The Slatest

American Doctor With Ebola Arrives Back in U.S. for Treatment

World Health Organization workers wear protective clothing as they prepare to enter a hospital in Uganda.  

Photo by ISAAC KASAMANI/AFP/Getty Images

The first of two Americans with Ebola in Liberia has arrived back in the U.S. to receive treatment for the virus. Dr. Kent Brantly, who was working to fight the Ebola outbreak in West Africa, traveled to Atlanta on Saturday “aboard a private air ambulance specially equipped to isolate patients with infectious diseases,” the New York Times reports.

Both Brantly and aid worker Nancy Writebol were working for the charity Samaritan’s Purse when they contracted the deadly virus. Both appear to be headed to Emory University Hospital in Atlanta to receive treatment. Emory would not confirm whether it was Brantly or Writebol who arrived first because of patient privacy laws, but local media report it is Brantly who arrived back in the U.S. with Writebol expected to return early next week.

Here’s more from the Times:

…Emory University Hospital, which has a containment unit for patients with dangerous infectious diseases… was built more than a decade ago with consultation from the federal Centers for Disease Control and Prevention, which has its headquarters nearby.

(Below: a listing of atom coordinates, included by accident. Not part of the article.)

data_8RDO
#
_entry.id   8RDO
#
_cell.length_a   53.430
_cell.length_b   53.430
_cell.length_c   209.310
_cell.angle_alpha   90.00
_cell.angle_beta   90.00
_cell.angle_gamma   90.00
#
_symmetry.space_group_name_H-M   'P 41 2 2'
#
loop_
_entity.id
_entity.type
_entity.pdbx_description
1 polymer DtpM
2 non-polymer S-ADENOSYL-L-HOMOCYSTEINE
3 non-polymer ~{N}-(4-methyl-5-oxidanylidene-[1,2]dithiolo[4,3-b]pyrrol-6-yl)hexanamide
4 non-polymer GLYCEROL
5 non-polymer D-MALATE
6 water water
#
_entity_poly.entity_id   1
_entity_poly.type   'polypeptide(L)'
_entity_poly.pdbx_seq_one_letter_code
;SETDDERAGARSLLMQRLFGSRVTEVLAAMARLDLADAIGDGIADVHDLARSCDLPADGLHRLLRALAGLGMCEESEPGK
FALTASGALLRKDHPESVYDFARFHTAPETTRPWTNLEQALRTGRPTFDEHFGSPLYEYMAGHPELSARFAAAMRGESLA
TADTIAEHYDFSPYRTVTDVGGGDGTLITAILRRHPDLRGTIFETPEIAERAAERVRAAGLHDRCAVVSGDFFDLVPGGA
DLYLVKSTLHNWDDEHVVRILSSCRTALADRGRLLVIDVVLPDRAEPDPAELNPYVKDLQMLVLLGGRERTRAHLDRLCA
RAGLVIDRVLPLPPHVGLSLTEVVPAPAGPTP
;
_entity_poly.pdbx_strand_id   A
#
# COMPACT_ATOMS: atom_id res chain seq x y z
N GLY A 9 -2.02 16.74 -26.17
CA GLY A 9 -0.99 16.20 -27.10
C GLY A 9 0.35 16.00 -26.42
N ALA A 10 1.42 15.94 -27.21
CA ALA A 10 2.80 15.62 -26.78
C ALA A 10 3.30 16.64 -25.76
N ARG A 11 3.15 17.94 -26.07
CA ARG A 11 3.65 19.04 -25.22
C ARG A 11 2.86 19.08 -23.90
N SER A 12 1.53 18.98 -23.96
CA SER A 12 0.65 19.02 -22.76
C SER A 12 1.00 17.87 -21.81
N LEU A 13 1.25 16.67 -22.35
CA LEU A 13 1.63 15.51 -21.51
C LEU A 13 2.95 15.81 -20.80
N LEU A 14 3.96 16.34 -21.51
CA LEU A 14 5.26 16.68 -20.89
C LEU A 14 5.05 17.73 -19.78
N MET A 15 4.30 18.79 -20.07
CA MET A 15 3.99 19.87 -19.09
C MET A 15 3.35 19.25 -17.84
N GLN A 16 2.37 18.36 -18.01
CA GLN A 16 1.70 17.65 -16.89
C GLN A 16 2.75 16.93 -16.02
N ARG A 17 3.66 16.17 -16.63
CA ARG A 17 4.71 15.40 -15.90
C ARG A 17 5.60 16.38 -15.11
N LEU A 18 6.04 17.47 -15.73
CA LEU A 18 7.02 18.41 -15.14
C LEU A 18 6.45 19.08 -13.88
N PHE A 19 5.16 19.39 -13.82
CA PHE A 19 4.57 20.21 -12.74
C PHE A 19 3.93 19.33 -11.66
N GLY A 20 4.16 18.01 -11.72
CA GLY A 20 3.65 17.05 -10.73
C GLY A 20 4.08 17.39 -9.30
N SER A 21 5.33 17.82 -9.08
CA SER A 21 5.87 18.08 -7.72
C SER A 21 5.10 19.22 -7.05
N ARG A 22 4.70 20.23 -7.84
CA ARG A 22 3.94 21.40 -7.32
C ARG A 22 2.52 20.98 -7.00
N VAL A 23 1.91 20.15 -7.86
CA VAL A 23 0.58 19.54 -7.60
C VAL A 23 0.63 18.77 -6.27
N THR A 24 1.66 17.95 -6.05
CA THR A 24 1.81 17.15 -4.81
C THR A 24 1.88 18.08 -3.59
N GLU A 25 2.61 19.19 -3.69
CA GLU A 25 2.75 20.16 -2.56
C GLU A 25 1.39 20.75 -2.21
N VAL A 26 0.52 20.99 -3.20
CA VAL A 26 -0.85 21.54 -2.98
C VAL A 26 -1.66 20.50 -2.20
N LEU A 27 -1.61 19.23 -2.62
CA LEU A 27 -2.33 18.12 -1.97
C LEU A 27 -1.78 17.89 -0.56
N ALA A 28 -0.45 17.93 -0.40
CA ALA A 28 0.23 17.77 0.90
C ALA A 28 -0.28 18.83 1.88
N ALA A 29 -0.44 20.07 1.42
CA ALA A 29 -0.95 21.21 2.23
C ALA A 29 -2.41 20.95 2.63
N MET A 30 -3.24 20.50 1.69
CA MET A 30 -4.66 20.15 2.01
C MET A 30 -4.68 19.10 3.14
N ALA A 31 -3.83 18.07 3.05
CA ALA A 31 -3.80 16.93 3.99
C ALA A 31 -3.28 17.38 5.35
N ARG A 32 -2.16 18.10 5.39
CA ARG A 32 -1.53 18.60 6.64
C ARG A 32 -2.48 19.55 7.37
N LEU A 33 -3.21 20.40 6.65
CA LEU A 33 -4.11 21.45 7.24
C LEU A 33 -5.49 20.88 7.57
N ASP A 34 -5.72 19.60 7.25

“The reason we are bringing these patients back to our facility is because we feel they deserve to have the highest level of care offered for their treatment,” Dr. Bruce S. Ribner, an infectious disease specialist at Emory who will be involved in their care, said at a Friday afternoon news conference… Dr. Ribner was among those who dismissed rising fears, often appearing online, that the arrivals of the two patients would spread the infection here. “From the time the air ambulance arrives in the metropolitan Atlanta area, up to and including being hospitalized at Emory University Hospital, we have taken every precaution that we know and that our colleagues at the C.D.C. know to ensure that there is no spread of this virus pathogen,” he said. The director of the disease centers, Dr. Thomas R. Frieden, agreed that the patients posed little risk to others. And he added: “These are American citizens. American citizens have a right of return. I certainly hope people’s fear doesn’t trump their compassion.”